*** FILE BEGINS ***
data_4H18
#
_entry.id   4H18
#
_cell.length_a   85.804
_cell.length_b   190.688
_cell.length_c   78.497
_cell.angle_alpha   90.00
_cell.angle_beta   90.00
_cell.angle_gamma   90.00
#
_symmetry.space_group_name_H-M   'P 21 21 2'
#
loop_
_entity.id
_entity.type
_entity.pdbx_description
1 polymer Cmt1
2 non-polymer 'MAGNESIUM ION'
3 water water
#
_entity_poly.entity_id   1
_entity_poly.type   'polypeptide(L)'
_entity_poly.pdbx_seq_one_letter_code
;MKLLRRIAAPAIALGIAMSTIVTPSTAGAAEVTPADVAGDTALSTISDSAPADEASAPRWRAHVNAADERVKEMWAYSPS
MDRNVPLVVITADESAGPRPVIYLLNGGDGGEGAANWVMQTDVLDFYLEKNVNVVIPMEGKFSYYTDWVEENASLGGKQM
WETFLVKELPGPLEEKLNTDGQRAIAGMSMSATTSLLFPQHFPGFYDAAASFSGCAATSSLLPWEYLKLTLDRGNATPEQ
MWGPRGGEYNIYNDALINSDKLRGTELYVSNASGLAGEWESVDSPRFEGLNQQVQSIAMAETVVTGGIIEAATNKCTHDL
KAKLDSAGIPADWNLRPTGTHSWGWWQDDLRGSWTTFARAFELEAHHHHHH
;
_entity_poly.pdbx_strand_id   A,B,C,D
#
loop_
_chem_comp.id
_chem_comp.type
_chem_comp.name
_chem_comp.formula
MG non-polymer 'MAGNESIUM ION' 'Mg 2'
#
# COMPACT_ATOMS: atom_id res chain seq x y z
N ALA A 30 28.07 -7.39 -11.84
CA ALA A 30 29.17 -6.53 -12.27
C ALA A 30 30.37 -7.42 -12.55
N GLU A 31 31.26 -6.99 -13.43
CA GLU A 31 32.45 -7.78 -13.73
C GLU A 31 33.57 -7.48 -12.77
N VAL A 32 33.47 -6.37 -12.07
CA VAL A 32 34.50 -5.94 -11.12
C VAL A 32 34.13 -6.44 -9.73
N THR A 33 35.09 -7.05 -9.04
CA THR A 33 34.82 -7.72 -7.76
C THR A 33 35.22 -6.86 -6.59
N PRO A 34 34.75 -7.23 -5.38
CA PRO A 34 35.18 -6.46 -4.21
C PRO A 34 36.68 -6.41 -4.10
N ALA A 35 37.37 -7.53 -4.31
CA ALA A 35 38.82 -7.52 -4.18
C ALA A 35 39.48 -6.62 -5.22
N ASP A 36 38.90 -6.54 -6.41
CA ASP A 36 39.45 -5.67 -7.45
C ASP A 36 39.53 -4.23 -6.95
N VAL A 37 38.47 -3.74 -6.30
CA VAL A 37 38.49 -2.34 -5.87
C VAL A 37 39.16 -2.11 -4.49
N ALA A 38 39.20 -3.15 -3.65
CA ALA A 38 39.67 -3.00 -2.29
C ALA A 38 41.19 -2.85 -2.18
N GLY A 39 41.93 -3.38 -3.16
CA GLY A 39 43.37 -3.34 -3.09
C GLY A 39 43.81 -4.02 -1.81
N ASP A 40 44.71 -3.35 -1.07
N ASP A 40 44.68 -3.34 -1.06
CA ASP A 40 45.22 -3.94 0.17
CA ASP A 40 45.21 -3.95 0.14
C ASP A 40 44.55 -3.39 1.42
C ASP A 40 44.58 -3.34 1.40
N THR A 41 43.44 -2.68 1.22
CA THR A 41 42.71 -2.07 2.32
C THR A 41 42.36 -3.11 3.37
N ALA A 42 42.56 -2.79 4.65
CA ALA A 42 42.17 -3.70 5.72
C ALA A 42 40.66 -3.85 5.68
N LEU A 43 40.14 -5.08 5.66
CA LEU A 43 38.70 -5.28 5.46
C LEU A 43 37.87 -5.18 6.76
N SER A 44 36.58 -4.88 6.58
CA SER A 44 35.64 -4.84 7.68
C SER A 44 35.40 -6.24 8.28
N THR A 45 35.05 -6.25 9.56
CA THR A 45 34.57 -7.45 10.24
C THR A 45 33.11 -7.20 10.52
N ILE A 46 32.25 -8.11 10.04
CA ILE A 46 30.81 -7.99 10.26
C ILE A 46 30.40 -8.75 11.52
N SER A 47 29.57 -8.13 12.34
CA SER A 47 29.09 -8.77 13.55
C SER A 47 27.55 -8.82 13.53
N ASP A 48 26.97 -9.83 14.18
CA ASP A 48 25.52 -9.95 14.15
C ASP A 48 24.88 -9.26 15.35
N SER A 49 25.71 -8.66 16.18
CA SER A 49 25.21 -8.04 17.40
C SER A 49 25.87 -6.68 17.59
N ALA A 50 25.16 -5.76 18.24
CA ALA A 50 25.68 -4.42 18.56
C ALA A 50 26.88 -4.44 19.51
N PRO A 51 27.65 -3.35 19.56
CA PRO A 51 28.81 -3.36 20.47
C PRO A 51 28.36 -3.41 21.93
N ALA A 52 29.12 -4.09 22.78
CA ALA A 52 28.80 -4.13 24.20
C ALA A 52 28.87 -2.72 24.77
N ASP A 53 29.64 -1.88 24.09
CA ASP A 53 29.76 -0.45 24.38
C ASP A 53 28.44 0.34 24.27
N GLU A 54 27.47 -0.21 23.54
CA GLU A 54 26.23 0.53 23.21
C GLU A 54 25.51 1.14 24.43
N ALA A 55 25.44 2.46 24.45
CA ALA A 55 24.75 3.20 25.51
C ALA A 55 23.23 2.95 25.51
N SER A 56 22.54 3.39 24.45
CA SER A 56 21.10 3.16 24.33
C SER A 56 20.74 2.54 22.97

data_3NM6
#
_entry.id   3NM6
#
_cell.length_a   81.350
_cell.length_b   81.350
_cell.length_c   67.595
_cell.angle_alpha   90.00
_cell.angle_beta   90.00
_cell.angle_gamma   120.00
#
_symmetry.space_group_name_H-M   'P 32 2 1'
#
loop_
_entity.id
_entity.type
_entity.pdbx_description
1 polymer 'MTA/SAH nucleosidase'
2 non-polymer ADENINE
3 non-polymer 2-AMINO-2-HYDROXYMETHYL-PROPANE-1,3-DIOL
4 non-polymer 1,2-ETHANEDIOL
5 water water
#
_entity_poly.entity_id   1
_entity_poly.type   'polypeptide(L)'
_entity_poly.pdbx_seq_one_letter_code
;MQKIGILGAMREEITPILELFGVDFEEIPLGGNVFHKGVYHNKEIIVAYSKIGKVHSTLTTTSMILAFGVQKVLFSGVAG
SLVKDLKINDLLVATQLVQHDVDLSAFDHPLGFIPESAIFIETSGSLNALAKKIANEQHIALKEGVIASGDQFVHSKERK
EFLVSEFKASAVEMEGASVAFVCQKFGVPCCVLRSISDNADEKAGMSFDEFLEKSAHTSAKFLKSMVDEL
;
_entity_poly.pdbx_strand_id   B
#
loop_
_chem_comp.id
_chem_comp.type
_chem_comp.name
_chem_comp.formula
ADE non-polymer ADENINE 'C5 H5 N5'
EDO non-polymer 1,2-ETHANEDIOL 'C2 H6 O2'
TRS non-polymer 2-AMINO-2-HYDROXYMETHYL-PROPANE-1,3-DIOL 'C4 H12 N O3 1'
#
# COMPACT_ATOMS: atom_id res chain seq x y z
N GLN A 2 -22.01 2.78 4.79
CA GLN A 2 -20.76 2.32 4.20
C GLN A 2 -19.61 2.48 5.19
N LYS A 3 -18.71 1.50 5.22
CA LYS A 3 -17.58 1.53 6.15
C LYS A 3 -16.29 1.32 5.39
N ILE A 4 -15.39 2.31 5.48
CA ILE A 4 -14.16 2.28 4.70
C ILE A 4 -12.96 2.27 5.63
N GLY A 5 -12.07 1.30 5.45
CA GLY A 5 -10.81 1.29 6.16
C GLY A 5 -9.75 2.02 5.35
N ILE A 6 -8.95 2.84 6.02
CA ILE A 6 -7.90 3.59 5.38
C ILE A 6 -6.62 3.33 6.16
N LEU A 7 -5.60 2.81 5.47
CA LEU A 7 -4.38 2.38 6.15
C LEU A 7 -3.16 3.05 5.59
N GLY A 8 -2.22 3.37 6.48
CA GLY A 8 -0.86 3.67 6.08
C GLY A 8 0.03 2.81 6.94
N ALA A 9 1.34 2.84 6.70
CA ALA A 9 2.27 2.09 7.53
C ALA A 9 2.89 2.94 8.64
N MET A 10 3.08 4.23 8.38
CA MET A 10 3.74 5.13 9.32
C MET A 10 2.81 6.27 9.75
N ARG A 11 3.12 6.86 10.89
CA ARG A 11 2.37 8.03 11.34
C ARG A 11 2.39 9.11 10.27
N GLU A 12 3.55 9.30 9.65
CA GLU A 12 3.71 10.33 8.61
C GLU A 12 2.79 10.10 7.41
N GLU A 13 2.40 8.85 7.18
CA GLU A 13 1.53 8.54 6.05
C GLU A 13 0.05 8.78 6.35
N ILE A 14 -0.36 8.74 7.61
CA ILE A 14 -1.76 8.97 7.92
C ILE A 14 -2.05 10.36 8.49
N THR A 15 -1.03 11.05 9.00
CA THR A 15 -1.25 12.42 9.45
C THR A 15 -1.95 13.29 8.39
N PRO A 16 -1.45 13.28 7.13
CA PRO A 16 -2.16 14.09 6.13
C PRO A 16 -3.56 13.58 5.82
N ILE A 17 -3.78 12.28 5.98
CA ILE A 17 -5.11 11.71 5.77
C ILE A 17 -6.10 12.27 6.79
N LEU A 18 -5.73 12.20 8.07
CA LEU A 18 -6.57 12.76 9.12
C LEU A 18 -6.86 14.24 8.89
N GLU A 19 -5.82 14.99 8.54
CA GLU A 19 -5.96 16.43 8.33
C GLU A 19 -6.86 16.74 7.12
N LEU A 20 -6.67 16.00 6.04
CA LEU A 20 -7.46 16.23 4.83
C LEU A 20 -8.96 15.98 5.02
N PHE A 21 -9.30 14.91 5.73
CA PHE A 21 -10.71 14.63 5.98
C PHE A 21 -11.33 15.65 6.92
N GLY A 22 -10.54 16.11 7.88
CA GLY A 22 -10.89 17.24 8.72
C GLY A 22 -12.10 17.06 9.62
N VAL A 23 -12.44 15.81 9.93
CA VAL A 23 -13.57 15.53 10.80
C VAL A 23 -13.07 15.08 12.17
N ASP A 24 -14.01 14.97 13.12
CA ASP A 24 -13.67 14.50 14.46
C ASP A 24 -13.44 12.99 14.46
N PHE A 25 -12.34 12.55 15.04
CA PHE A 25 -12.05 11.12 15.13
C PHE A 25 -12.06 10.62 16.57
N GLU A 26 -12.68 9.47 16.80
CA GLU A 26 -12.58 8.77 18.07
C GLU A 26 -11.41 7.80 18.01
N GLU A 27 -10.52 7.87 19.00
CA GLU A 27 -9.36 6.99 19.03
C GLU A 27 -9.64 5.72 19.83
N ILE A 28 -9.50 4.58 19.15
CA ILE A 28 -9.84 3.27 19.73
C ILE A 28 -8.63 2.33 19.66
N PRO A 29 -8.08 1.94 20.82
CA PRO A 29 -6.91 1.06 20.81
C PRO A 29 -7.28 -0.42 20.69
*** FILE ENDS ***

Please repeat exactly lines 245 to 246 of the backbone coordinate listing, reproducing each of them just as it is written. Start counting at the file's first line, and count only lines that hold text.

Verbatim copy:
N ILE A 28 -9.50 4.58 19.15
CA ILE A 28 -9.84 3.27 19.73